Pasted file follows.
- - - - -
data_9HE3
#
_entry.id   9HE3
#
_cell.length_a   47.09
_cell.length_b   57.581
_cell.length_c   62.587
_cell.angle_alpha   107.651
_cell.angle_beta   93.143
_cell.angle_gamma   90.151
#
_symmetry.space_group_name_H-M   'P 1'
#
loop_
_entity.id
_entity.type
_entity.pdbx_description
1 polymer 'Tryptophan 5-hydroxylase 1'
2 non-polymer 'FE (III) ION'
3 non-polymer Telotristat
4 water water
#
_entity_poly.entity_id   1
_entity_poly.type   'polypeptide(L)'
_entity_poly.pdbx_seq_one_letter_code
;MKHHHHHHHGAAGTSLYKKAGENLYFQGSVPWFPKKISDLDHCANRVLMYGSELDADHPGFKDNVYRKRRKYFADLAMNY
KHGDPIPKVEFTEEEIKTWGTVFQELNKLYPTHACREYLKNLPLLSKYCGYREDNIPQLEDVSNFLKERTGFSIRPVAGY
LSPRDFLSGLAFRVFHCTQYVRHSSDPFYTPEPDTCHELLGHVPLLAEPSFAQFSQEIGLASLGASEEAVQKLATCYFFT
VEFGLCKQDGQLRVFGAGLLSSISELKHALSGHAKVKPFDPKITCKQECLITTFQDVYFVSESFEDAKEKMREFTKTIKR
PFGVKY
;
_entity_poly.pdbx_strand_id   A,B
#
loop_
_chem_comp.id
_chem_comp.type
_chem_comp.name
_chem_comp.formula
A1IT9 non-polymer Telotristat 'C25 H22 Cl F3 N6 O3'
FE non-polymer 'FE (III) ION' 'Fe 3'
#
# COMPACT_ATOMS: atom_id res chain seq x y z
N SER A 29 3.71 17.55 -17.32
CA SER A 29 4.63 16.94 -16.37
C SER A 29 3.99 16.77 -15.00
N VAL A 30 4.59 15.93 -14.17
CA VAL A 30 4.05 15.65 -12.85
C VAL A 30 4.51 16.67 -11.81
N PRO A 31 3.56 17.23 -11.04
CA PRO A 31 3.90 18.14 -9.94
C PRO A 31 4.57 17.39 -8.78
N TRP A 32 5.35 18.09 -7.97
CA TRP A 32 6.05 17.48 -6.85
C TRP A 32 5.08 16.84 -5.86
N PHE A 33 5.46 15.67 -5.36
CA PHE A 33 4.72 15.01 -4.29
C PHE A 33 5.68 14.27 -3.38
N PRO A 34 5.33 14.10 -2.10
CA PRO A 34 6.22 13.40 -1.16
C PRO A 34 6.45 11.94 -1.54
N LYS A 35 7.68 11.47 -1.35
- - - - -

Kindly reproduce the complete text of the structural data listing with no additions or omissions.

data_9HE3
#
_entry.id   9HE3
#
_cell.length_a   47.09
_cell.length_b   57.581
_cell.length_c   62.587
_cell.angle_alpha   107.651
_cell.angle_beta   93.143
_cell.angle_gamma   90.151
#
_symmetry.space_group_name_H-M   'P 1'
#
loop_
_entity.id
_entity.type
_entity.pdbx_description
1 polymer 'Tryptophan 5-hydroxylase 1'
2 non-polymer 'FE (III) ION'
3 non-polymer Telotristat
4 water water
#
_entity_poly.entity_id   1
_entity_poly.type   'polypeptide(L)'
_entity_poly.pdbx_seq_one_letter_code
;MKHHHHHHHGAAGTSLYKKAGENLYFQGSVPWFPKKISDLDHCANRVLMYGSELDADHPGFKDNVYRKRRKYFADLAMNY
KHGDPIPKVEFTEEEIKTWGTVFQELNKLYPTHACREYLKNLPLLSKYCGYREDNIPQLEDVSNFLKERTGFSIRPVAGY
LSPRDFLSGLAFRVFHCTQYVRHSSDPFYTPEPDTCHELLGHVPLLAEPSFAQFSQEIGLASLGASEEAVQKLATCYFFT
VEFGLCKQDGQLRVFGAGLLSSISELKHALSGHAKVKPFDPKITCKQECLITTFQDVYFVSESFEDAKEKMREFTKTIKR
PFGVKY
;
_entity_poly.pdbx_strand_id   A,B
#
loop_
_chem_comp.id
_chem_comp.type
_chem_comp.name
_chem_comp.formula
A1IT9 non-polymer Telotristat 'C25 H22 Cl F3 N6 O3'
FE non-polymer 'FE (III) ION' 'Fe 3'
#
# COMPACT_ATOMS: atom_id res chain seq x y z
N SER A 29 3.71 17.55 -17.32
CA SER A 29 4.63 16.94 -16.37
C SER A 29 3.99 16.77 -15.00
N VAL A 30 4.59 15.93 -14.17
CA VAL A 30 4.05 15.65 -12.85
C VAL A 30 4.51 16.67 -11.81
N PRO A 31 3.56 17.23 -11.04
CA PRO A 31 3.90 18.14 -9.94
C PRO A 31 4.57 17.39 -8.78
N TRP A 32 5.35 18.09 -7.97
CA TRP A 32 6.05 17.48 -6.85
C TRP A 32 5.08 16.84 -5.86
N PHE A 33 5.46 15.67 -5.36
CA PHE A 33 4.72 15.01 -4.29
C PHE A 33 5.68 14.27 -3.38
N PRO A 34 5.33 14.10 -2.10
CA PRO A 34 6.22 13.40 -1.16
C PRO A 34 6.45 11.94 -1.54
N LYS A 35 7.68 11.47 -1.35